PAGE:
Slack

Integrating Spacelift with your favorite messaging platform

At Spacelift we're using Slack for internal communication. And we know that other tech companies do the same, so we've created a first class integration that we ourselves enjoy using.

Linking your Spacelift account to the Slack workspace

As a Spacelift and Slack admin, you can link your Spacelift account to the Slack workspace by going to the Slack section of the Settings screen.

The integration is an OAuth2 exchange which installs Slack Spacelift app in your workspace.

Once you install the Spacelift app, the account-level integration is finished and the Slack section of the Settings screen informs you that the two are talking to one another:

Installing the Slack app doesn't automatically cause Spacelift to flood your Slack channels with torrents of notifications. These are set up on a per-stack basis using Slack commands and the management uses the Slack interface.

Though before that happens, you need to allow requests coming from Slack to access Spacelift stacks.

Managing access to Stacks with policies

Similar to regular requests to our HTTP APIs, requests and actions coming from Slack are subject to the policy-based access validation. In this case, we're using stack access policies. If you haven't had a chance to review the relevant documentation yet, please do it now before proceeding any further - you're risking a chance of getting lost.

The default stack access policy for Slack requests is to deny all access.

Unlike HTTP requests, policy inputs representing Slack interactions replace "request" and "session" sections with a single "slack" section, containing the following payload:

{
"command": "<string> - command received, if any",
"user": {
"id": "<string> - Slack user ID who generated the request",
"deleted": "<bool> - is the user deleted",
"display_name": "<string> - user display name",
"has_2fa": "<bool> - does the user has 2FA enabled",
"is_admin": "<bool> - is the user a workspace admin",
"is_owner": "<bool> - is the user a workspace owner",
"is_primary_owner": "<bool> - is the Slack user a workspace primary owner",
"is_restricted": "<bool> - is this a guest user",
"is_ultra_restricted": "<bool> - is this a single-channel guest",
"is_stranger": "<bool> - does the belong to a different workspace",
"real_name": "<string> - user real name",
"tz": "<string> - user timezone",
"enterprise": {
"id": "<string> - Slack enterprise user ID, may be different from user.id",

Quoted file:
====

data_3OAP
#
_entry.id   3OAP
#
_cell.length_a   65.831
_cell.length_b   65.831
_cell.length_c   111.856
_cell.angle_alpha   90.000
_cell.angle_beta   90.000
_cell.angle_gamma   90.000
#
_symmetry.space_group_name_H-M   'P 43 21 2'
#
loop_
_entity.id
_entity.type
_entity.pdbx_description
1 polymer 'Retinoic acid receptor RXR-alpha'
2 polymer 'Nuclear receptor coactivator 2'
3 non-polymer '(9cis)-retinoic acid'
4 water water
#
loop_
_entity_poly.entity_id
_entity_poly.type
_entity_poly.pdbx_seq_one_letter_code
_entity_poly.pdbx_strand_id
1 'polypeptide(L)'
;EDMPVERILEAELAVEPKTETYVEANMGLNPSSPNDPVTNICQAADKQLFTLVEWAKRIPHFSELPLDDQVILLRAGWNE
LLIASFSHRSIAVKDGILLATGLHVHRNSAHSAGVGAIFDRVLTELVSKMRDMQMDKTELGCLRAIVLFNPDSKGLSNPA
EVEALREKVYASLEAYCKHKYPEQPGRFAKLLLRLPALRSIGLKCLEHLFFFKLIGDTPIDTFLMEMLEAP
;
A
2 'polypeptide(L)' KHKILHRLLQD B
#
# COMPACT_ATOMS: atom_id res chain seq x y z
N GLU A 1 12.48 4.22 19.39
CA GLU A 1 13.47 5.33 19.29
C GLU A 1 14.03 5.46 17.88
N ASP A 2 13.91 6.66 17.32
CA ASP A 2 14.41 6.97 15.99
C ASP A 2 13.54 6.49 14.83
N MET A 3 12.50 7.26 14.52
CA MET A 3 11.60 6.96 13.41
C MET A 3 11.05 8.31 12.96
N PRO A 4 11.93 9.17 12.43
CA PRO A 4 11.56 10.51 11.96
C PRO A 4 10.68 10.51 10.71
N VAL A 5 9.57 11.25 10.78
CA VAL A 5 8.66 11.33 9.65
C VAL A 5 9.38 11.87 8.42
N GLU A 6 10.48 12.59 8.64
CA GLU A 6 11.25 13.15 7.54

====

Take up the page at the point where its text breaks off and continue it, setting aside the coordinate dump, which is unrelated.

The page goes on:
"enterprise_id": "<string> - unique ID for the Enterprise Grid organization this user belongs to",
"enterprise_name": "<string> - display name for the Enterprise Grid organization",
"is_admin": "<bool> - is the user user an Admin of the Enterprise Grid organization",
"is_owner": "<bool> - is the user user an Owner of the Enterprise Grid organization",
"teams": "<list<string> - an array of workspace IDs that are in the Enterprise Grid organization"
}
},
"team": {
"id": "<string> ID of the Slack team that generated the request",
"name": "<string> Name of the Slack team"
},
"channel": {
"id": "<string> ID of the Slack channel that generated the request",
"name": "<string> Name of the Slack channel"
}
}

For the most up-to-date explanation of Slack user intricacies, please always refer to Slack's own documentation.

As you can see, that's quite a bit of data you can base your decisions on. For example, you can map some Slack channels as having certain level of access to certain Stacks - just make sure to keep these Slack channels private / invite-only. Here's an example stack access policy allowing Write level of access to requests coming from Slack's #dev-notifications channel:

Any Stack with this policy attached will be accessible for writing from this Slack channel - but no other!

Note that different commands may have different required levels of access, so you can create a more granular policies - for example giving a #devops channel Write access, while giving only Read access to various "notifications" channels.

Available slash commands

Three slash commands are currently available:

  • /spacelift subscribe $stackId - subscribes a particular Slack channel to run state changes for a given Stack - requires ;

  • /spacelift unsubscribe $stackId - unsubscribes a particular Slack channel from run state changes for a given Stack;

Available actions

Currently confirming and discarding tracked runs is available through the Slack interface. The ability to trigger those actions is subject to a stack access policy check with aWrite level on the user Slack info.